The most successful enterprises often have humble beginnings. That humilitys a big part of what makes the Randy Rogers Band what it is: one of the biggest acts to emerge from the Texas/Red Dirt scene, which Rogers describes as a brotherhood.
We all realize were a bunch of like-minded individuals, and without each other, we were pretty weak. But if we all banded together, we were pretty strong, he said. People are starting to recognize [Red Dirt] as a distinctive sound and something different from mainstream country.
Since playing its first show 11 years ago, the Randy Rogers Band has done its part, one gig at a time, eventually landing a major-label deal and commercial success. Its most recent album, 2010s Burning the Day, reached No. 2 on Billboards country chart.
For that record, the bands producer encouraged the guys to get the songs perfect. They rehearsed more than they ever had. On top of this, the material was heavily road-tested.
We had done that on the very first record we made together as a band, and weve been trying to get back to that kind of deal where we test the songs, play them live 50 times before we actually record them, Rogers said.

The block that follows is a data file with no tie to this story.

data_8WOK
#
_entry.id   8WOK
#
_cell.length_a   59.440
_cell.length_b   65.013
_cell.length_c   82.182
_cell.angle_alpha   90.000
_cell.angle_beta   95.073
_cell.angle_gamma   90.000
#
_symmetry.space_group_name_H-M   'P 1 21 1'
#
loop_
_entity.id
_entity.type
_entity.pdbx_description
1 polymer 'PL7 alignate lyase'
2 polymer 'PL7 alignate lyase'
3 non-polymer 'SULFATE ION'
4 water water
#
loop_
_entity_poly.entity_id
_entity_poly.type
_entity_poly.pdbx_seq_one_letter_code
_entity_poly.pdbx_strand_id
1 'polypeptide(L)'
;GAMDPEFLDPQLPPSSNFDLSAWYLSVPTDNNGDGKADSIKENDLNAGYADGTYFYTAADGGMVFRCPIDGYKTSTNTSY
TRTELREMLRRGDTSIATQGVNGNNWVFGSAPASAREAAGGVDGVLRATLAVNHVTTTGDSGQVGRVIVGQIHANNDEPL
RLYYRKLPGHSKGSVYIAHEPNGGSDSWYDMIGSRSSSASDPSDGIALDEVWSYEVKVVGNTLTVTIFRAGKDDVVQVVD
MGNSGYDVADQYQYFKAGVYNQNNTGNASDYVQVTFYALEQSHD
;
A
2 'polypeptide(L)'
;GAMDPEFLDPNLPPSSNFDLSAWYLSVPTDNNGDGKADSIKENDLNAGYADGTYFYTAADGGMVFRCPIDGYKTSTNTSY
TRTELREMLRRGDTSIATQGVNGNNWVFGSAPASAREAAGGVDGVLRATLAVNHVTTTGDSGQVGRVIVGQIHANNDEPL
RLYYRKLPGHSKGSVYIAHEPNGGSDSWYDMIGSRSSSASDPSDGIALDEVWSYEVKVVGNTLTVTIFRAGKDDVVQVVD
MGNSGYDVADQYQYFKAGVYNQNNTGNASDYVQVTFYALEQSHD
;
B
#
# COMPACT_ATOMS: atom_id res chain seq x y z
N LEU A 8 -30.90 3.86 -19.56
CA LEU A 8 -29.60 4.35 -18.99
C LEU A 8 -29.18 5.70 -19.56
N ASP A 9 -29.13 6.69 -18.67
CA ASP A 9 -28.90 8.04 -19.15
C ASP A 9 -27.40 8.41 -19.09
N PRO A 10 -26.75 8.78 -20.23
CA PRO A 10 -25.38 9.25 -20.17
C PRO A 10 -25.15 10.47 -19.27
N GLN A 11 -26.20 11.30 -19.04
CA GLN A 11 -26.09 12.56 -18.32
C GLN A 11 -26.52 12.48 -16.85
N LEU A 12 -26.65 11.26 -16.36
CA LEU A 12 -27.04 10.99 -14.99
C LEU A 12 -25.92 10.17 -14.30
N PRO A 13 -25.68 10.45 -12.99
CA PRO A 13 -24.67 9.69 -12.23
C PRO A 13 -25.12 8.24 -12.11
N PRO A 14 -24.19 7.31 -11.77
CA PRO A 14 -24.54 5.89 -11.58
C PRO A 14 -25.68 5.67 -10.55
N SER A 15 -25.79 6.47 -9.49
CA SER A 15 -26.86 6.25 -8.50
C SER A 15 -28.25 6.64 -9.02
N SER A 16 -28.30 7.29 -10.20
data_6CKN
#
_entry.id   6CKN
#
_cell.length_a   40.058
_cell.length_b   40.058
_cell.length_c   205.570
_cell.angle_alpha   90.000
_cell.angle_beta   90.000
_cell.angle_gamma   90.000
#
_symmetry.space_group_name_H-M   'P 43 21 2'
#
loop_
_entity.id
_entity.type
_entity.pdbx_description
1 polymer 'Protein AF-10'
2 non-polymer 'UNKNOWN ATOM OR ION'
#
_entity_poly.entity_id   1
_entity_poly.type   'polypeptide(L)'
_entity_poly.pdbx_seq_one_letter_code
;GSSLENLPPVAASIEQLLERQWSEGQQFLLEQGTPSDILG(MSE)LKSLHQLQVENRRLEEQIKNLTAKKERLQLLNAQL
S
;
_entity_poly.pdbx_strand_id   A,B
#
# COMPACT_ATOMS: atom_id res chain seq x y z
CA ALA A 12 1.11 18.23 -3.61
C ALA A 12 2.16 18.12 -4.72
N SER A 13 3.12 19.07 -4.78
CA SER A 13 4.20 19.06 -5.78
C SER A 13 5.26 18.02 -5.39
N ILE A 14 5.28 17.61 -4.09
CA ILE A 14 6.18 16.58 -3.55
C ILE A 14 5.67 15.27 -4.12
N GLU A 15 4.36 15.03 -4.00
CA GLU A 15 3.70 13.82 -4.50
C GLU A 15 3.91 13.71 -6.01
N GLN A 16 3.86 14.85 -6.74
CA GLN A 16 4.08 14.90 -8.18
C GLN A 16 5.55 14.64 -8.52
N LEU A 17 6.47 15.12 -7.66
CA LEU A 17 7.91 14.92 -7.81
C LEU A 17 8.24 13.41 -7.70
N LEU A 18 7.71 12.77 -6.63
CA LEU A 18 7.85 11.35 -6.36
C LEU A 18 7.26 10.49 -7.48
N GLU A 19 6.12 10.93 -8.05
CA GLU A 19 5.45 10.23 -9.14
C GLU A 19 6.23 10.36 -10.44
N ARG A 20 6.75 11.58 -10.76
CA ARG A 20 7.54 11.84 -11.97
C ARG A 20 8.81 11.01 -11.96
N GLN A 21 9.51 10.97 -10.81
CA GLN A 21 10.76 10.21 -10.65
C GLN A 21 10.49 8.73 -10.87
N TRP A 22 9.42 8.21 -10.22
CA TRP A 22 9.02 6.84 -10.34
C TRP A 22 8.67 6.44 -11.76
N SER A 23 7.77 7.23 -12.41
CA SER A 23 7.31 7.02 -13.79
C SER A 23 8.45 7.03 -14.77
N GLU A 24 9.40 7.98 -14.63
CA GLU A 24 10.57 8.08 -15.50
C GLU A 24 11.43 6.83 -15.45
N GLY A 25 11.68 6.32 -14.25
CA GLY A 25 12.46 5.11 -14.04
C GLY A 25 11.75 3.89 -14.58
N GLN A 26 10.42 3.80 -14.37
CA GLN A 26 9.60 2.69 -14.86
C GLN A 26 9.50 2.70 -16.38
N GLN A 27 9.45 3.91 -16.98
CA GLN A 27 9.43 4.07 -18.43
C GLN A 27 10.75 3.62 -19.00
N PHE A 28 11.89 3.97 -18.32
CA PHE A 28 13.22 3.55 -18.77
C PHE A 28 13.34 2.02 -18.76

They went into the studio with as many as 50 songs before paring down to the 11 that comprise the tight, but somber and reflective Burning.
The goal now is to write as much as possible, Rogers says. Im not saying I write every week, but I think as weve gotten older, weve realized the quality of the songs is where its at. Obviously, the more songs you write, the more opportunity you have to find a gem.
Until the next is unearthed, Rogers is happy to be back playing Wormy Dogs annual New Years Eve bash and Sundays Hangover Ball.
Theres always a hangover on New Years Day. Even for the church folks, he said. I remember when I first got invited to do one, and I thought I was a cool kid because I got invited. I was on about the C-team back then. I dont know what I am now, but I know Im not on the C-team anymore.